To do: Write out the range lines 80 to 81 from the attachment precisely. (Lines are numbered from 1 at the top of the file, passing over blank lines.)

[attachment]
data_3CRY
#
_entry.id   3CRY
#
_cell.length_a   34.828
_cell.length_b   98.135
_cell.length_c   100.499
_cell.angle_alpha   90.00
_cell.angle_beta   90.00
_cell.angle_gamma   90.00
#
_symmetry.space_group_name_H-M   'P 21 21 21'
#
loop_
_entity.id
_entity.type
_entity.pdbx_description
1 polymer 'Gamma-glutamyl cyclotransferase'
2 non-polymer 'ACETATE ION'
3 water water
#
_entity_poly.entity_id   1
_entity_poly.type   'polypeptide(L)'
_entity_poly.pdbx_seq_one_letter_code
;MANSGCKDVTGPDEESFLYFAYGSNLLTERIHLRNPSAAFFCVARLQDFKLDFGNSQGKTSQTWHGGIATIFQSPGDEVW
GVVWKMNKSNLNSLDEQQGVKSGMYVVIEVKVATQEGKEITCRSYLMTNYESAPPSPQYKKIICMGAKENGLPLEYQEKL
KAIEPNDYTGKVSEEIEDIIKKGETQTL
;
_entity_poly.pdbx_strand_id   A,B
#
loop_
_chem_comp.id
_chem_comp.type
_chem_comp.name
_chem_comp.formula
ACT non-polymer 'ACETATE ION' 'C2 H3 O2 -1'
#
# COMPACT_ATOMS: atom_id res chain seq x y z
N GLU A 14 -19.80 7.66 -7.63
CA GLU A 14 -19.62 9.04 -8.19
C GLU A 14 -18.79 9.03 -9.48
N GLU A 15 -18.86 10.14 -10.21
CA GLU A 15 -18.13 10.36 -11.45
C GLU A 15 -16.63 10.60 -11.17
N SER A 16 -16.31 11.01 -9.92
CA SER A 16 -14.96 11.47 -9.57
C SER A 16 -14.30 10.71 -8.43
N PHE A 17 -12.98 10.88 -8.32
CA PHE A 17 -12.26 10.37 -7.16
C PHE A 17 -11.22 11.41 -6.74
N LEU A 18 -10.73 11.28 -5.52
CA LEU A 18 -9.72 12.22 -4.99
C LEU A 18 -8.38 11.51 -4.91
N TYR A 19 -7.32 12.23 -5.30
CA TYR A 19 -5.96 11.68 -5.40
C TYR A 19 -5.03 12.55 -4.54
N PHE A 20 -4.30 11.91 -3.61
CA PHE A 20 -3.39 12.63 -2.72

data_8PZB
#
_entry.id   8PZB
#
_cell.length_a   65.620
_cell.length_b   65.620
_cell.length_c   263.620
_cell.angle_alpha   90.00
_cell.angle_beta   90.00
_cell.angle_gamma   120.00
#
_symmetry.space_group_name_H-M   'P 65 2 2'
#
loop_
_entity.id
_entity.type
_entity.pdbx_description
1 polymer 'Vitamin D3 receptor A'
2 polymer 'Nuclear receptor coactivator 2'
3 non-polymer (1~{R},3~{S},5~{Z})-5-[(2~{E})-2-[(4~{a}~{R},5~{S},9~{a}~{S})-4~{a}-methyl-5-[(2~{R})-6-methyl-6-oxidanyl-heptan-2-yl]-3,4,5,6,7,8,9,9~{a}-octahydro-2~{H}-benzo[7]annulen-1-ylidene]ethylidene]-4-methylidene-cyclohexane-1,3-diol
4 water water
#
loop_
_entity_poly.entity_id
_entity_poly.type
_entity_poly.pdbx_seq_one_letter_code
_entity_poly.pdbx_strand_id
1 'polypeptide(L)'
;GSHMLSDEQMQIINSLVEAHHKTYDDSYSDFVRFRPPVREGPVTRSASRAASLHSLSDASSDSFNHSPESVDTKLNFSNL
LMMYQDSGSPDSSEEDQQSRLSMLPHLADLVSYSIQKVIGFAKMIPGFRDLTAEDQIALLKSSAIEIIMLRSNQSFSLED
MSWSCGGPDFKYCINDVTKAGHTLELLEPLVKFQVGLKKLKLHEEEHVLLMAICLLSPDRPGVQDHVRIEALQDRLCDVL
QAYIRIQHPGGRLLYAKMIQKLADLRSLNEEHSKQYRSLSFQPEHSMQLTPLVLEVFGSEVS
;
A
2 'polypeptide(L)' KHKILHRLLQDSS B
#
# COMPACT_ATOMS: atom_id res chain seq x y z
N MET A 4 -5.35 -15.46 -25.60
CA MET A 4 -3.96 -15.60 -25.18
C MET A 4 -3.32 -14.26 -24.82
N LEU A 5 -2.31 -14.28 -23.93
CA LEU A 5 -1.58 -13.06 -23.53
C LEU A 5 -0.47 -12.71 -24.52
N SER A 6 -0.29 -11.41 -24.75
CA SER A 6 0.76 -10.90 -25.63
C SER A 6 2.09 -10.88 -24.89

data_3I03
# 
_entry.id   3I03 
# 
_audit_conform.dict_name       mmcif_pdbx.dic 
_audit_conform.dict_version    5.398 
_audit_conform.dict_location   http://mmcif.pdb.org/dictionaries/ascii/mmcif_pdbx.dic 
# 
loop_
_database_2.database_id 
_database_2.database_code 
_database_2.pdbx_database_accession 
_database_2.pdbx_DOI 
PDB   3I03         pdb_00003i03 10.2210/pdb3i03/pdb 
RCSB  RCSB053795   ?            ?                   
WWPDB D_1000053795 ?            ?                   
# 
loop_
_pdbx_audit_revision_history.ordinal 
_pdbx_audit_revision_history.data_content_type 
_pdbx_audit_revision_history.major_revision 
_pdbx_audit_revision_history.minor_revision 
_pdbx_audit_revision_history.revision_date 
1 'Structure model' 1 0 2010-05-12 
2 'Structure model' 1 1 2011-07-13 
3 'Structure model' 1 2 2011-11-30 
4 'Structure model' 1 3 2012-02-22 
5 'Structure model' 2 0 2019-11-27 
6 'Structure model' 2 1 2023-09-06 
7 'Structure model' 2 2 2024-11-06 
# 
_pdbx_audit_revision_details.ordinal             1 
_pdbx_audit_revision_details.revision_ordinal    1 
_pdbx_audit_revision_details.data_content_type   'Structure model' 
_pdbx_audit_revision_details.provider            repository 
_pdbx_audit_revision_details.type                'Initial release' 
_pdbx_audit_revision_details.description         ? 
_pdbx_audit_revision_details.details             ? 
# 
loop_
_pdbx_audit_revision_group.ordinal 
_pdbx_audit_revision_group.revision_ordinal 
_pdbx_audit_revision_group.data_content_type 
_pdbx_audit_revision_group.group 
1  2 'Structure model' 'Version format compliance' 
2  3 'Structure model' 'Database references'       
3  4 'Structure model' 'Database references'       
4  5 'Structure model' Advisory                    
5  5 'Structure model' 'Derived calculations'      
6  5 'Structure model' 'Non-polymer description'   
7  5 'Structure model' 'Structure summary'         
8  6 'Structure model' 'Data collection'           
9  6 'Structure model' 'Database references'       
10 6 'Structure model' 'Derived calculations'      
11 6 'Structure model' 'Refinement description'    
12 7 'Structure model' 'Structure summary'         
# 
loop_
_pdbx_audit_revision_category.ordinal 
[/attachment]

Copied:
#
loop_